Jacking is the process of commandeering content for your own marketing purposes. Examples include news-jacking where writers cover a breaking story to further their personal agenda. Meme-jacking is a corporate takeover of a popular meme to market their product or service.
Key Performance Indicators or data used to measure performance. Not exactly a buzzword, it’s actually a longstanding marketing metric.
Low Hanging Fruit
An obvious, easily attainable win you have to grab. While you always want to grab the brass ring, sometimes you can’t neglect the easy score.
Make A Case
To form a coherent argument for something that is deemed important. “I’ll make a case for that budget increase at the next partner’s meeting.”
Used in Silicon Valley around presentations and earnings calls. Also used to describe products or services that protect a company from incursions by competitors (see also competitive differentiation) Popularized over a decade ago by none other than Warren Buffet.
Move the Needle
Used in sales and marketing when effort is required to make a noticeable difference.
Outside the Box
Thinking or approaching a task in a different way than it is normally approached.
You’ll often hear talk of “finding your customers pain points.” Think of this as a creative way of saying “we want to understand and solve our client’s problems.”
To work together on a project. Example, “I’ll pair you and Tom together on the proposal.”
Once relegated to tech, ping is used by everyone today and means to send a message. Example, “I’ll ping Tom about the new meeting time.”
A euphemism for failing. If your product fails, you pivot to a new model or upgrade. If your business model is a joke, you pivot to another model. Popular euphemism used by politicians who are called on a previous stance – After due consideration, They “pivot” to a more popular stance.
When you don’t get your way, sometimes with a reason. For example, “the client pushed back on our proposal. They want to find a cheaper way.”
Typical in the tech industry, a runway is how long a company can last before running out of money. A counterintuitive metaphor, a runway is typically the distance needed to attain flight. In Silicon Valley, it often is a measure of how long before a company “crashes and burns.”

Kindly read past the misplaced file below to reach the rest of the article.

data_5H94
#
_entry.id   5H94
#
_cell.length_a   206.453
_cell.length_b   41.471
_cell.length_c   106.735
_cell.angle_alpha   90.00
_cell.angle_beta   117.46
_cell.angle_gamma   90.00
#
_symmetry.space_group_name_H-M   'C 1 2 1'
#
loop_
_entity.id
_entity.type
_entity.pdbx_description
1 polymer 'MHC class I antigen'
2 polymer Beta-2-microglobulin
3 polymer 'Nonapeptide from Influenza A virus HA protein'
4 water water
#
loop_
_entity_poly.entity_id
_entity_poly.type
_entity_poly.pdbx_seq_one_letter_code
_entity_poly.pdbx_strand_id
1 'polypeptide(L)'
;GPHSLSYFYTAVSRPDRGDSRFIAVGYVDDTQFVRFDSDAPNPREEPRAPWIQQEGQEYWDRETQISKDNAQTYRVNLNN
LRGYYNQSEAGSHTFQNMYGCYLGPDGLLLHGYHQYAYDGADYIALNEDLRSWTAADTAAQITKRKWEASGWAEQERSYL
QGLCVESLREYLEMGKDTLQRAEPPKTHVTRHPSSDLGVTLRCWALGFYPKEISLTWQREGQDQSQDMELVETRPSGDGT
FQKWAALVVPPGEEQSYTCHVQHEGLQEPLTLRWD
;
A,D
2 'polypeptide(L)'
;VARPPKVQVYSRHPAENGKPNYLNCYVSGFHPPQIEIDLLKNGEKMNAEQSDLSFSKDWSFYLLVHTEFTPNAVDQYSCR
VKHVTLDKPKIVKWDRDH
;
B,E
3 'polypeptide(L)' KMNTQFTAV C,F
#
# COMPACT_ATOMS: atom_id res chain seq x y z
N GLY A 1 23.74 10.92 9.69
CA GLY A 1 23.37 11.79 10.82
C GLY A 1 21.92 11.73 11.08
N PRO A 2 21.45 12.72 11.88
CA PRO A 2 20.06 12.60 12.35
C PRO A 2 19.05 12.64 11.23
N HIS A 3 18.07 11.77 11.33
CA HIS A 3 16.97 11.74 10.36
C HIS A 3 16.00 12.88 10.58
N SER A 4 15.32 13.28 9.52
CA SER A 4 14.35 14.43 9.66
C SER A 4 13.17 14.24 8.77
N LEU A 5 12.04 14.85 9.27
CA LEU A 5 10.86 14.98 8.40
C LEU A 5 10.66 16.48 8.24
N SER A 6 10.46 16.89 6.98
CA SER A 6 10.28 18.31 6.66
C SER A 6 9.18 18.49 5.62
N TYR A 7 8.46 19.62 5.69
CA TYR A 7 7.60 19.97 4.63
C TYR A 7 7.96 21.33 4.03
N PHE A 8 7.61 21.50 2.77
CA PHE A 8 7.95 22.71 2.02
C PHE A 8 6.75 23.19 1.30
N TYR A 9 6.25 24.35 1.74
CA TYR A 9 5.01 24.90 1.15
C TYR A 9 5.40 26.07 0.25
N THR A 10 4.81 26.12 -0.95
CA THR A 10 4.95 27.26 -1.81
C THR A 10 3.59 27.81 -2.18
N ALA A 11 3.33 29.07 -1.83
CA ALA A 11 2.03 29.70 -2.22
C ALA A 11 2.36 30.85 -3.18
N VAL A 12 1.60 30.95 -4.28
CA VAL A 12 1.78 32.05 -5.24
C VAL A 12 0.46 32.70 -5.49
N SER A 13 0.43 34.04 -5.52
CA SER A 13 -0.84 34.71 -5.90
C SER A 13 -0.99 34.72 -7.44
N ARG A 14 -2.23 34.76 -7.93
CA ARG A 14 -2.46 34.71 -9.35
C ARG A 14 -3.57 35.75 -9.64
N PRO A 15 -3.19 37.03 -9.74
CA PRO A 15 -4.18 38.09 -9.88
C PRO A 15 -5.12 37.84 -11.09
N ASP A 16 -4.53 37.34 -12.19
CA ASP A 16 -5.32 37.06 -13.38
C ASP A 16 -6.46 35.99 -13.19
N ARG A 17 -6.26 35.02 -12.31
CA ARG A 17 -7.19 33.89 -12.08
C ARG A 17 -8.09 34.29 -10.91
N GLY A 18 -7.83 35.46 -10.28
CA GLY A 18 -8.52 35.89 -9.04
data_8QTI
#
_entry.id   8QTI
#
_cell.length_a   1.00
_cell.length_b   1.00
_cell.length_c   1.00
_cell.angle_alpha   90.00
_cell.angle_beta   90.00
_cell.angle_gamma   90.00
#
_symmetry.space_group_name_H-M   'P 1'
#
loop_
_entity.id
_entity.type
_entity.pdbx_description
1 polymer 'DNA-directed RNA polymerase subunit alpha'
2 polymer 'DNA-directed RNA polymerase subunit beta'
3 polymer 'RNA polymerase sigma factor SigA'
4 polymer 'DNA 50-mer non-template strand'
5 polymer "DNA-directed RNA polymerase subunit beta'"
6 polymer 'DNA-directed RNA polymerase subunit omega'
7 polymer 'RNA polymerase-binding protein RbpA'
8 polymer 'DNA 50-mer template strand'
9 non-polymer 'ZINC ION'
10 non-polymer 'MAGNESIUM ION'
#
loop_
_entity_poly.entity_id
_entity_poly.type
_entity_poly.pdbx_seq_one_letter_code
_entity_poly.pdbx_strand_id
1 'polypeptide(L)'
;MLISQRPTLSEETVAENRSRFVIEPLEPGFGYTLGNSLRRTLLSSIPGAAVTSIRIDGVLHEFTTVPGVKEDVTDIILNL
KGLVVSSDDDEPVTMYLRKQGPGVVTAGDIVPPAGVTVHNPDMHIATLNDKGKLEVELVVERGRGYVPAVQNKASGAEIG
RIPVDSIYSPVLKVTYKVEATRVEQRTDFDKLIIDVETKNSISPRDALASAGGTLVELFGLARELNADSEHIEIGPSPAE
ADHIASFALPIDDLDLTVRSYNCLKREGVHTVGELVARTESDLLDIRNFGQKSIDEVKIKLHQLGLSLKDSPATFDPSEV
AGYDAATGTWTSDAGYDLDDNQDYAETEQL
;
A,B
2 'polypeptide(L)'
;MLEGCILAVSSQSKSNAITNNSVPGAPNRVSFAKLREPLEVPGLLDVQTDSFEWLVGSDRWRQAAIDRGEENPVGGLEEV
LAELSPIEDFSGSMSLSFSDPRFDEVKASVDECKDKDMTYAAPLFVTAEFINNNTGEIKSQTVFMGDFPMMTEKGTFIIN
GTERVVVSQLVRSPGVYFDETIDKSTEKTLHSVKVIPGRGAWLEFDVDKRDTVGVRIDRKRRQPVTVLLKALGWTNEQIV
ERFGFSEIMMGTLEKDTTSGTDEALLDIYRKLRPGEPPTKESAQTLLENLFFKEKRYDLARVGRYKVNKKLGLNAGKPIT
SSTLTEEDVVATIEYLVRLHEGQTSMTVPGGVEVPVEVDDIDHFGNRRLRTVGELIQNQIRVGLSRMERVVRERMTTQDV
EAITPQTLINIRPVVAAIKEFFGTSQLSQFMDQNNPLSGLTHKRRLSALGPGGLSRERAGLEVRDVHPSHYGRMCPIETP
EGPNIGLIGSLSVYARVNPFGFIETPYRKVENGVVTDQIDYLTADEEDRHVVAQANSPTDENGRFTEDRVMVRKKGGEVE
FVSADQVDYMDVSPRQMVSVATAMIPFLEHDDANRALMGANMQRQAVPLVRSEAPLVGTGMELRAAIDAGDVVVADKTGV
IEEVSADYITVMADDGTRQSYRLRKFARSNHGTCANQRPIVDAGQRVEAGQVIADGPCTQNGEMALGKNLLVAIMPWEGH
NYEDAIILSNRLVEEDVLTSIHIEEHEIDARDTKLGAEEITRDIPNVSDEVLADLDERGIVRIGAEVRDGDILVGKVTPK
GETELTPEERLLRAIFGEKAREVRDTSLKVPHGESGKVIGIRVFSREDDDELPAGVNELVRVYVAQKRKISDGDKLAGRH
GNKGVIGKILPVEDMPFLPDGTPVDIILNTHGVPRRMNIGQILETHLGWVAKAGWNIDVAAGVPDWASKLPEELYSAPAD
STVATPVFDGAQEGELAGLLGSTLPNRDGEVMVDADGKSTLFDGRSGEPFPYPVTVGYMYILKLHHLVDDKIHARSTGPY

The work that needs to get done, and what you don’t need to do. Example, “…that option is out of scope.”
“Snackable content” is a marketing buzzword that is used to delineate an attempt to draw people in with bite-sized bits of text, video or anything that bolsters a brand’s visibility. Offshoots include “ making readers hungry for snackable content,” or “ how to “give them a satisfying and speedy feed.”
Sweep The Sheds
Popularized by a 2013 business book offering lessons for success from the New Zealand Rugby team the “All Blacks” who used brooms to sweep out their own locker room. This business buzzword is a popular euphemism for a humble attention to detail.
A swim lane is a column or row in a flowchart. Each lane is devotes to one unit or process within the business.
A transformative change is a dramatic or delightful change. Can have both positive and negative connotations – for example a transformative change can include when a business goes bankrupt.
Once you ideate, you need to unpack your ideations.
A positive impact you add to a product or company. For example, “did the client respond positively to the value add at the pitch?”
In boating a wheelhouse shelters the person driving the boat. In business is means a person’s specialty.
Believe it or not, this is just a small sampling! Every industry and profession from sales and marketing, to finance, healthcare and the auto industry has their own specific jargon and business buzzwords.
Today, whether your pitching a new product, or networking in your industry, business buzzwords can give you an aura of being more reputable if you use the right terminology in the proper context.